COVID-19 pet boom has veterinarians backlogged, burned out
FORT LAUDERDALE, Fla. (AP) — During the gloomiest stretches of the pandemic, Dr. Diona Krahn's veterinary clinic has been a puppy fest, overrun with new four-legged patients.
Typically, she’d get three or four new puppies a week, but between shelter adoptions and private purchases, the 2020 COVID-19 pet boom brought five to seven new clients a day to her practice in Raleigh, North Carolina. Many are first-time pet owners.
Like many veterinarians across the country, she's also been seeing more sick animals. To meet the demand, vets interviewed by The Associated Press have extended hours, hired additional staff and refused to take new patients, and they still can't keep up. Burnout and fatigue are such a concern that some practices are hiring counselors to support their weary staffs.
“Everyone is working beyond capacity at this point,” said Krahn, who added evening hours last year.
Approximately 12.6 million U.S. households got a new pet last year after the pandemic was declared in March 2020, according to a COVID-19 Pulse Study by the American Pet Products Association.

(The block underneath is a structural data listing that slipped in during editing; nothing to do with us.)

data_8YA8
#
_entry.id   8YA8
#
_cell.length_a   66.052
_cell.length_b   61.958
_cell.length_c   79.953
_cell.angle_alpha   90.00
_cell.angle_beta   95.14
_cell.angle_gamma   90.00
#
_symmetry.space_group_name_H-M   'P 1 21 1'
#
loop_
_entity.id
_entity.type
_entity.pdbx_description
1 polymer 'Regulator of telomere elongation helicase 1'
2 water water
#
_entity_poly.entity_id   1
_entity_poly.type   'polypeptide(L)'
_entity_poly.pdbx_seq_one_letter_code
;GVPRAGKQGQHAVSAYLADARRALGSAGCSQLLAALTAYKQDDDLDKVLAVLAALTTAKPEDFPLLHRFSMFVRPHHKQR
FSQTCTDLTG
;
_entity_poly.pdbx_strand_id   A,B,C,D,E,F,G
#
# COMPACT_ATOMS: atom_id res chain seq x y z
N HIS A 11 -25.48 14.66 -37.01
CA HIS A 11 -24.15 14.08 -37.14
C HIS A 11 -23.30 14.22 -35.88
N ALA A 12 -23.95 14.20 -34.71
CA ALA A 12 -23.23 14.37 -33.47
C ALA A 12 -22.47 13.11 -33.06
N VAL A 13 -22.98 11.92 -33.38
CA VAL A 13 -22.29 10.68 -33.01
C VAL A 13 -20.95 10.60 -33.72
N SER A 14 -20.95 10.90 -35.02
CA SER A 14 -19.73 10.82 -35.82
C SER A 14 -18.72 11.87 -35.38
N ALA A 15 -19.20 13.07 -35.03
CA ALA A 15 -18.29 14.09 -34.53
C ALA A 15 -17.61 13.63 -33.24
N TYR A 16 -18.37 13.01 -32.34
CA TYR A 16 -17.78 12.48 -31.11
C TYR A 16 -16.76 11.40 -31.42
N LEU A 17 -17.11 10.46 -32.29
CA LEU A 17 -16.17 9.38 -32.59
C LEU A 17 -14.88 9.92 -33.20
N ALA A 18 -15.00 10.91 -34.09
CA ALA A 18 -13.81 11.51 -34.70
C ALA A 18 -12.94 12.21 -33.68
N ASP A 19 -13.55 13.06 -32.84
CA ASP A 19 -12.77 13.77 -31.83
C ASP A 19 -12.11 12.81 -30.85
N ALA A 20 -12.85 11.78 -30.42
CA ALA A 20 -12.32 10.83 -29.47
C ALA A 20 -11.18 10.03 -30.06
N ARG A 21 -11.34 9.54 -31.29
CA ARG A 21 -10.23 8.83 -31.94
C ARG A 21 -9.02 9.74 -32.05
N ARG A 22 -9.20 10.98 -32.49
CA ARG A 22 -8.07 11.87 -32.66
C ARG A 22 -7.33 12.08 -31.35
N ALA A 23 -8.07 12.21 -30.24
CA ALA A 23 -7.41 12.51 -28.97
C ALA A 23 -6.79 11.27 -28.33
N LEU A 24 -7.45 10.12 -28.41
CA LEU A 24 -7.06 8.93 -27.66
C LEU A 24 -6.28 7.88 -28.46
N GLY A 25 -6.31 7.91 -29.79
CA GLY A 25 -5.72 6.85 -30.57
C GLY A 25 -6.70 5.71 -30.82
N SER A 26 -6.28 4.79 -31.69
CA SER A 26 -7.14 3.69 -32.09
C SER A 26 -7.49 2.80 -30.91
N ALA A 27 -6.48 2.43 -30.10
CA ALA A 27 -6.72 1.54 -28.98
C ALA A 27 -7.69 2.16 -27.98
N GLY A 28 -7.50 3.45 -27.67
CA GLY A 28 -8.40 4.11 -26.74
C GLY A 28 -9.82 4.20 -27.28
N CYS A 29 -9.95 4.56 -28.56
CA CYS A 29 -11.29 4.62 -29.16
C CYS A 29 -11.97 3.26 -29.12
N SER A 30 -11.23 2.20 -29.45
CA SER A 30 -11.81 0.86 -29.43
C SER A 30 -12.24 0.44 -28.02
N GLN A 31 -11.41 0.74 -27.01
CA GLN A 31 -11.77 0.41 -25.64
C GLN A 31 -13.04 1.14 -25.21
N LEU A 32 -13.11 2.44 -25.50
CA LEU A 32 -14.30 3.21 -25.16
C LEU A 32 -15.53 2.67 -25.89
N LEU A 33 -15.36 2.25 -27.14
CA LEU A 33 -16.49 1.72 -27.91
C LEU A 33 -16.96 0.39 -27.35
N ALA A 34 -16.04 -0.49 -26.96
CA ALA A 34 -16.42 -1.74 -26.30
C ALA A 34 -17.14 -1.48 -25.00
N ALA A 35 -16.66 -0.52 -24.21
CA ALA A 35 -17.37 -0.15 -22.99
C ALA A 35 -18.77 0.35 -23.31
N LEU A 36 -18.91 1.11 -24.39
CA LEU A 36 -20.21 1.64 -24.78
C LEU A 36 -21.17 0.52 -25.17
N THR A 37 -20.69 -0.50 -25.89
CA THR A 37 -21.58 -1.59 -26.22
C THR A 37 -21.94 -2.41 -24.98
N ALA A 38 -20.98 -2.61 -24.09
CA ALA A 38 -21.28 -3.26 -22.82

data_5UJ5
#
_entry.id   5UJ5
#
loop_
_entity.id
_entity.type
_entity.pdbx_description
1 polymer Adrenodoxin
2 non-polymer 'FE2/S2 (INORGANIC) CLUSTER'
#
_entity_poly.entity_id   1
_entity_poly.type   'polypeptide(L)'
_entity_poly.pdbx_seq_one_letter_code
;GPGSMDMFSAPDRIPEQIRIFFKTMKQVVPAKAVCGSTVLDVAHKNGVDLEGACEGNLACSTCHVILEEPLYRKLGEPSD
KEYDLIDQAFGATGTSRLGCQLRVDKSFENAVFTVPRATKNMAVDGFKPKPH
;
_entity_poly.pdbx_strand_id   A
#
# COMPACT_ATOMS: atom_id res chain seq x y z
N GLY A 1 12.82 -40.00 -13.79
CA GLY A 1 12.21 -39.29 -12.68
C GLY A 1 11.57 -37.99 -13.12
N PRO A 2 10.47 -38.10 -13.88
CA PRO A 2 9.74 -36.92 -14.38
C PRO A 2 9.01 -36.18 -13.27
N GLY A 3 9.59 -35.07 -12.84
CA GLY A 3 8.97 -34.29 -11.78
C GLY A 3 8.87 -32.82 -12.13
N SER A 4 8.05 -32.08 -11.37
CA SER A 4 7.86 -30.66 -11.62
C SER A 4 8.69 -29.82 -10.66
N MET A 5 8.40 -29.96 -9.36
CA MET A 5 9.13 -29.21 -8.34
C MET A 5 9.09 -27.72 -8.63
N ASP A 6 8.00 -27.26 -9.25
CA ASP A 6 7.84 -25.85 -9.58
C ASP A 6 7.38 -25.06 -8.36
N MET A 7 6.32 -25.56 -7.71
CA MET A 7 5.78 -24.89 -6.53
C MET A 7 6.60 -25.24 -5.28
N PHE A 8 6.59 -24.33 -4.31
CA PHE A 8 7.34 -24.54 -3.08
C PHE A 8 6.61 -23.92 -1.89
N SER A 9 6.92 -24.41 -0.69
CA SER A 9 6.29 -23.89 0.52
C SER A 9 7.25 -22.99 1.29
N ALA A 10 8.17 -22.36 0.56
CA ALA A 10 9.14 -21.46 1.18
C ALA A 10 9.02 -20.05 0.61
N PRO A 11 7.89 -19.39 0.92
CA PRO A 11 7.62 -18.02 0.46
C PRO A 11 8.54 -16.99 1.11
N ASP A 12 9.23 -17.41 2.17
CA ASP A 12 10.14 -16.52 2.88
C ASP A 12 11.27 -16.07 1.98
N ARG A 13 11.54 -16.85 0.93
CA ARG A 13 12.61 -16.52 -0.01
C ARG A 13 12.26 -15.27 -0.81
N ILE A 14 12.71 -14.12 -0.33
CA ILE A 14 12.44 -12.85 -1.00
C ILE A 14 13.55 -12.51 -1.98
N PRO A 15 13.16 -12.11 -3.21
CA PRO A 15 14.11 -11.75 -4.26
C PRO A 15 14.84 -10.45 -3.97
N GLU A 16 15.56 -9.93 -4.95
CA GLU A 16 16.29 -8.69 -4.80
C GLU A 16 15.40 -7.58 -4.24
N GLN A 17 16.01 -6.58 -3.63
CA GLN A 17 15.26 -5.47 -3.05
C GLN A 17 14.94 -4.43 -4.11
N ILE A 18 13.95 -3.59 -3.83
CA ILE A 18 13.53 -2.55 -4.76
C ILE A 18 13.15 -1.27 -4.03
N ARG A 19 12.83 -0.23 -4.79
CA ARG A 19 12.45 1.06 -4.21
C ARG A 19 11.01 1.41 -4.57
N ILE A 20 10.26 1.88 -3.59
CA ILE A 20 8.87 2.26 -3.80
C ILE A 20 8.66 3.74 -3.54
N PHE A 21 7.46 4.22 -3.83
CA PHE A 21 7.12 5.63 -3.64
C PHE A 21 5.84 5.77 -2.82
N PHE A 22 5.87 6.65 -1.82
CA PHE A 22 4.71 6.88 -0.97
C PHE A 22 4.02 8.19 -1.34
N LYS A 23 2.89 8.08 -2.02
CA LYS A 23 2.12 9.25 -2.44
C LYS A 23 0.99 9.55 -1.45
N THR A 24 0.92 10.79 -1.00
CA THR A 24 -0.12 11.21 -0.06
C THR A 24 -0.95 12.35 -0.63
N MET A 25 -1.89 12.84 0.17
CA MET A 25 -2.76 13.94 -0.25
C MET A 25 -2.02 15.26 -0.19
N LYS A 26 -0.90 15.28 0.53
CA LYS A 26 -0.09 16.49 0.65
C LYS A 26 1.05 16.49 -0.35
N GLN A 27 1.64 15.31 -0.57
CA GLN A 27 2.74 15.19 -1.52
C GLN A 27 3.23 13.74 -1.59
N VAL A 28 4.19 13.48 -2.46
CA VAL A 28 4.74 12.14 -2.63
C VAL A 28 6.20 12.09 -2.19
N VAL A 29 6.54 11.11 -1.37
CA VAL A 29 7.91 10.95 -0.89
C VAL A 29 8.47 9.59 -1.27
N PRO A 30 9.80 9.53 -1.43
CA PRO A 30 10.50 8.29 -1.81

Meanwhile, fewer people relinquished their pets in 2020, so they needed ongoing care, experts said. And as people worked from home and spent more time with their pets, they've had more opportunities to notice bumps, limps and other ailments that could typically go untreated.
Vets were already struggling to meet the pre-pandemic demand, with veterinary schools unable to churn out enough doctors and techs to fill the void.
Krahn left her North Carolina practice three months ago and now oversees nine veterinary and animal hospital clinics across Utah and Idaho under Pathway Vet Alliance.
“All of my practices are booking out several weeks in advance. Clients are actually calling around and scheduling...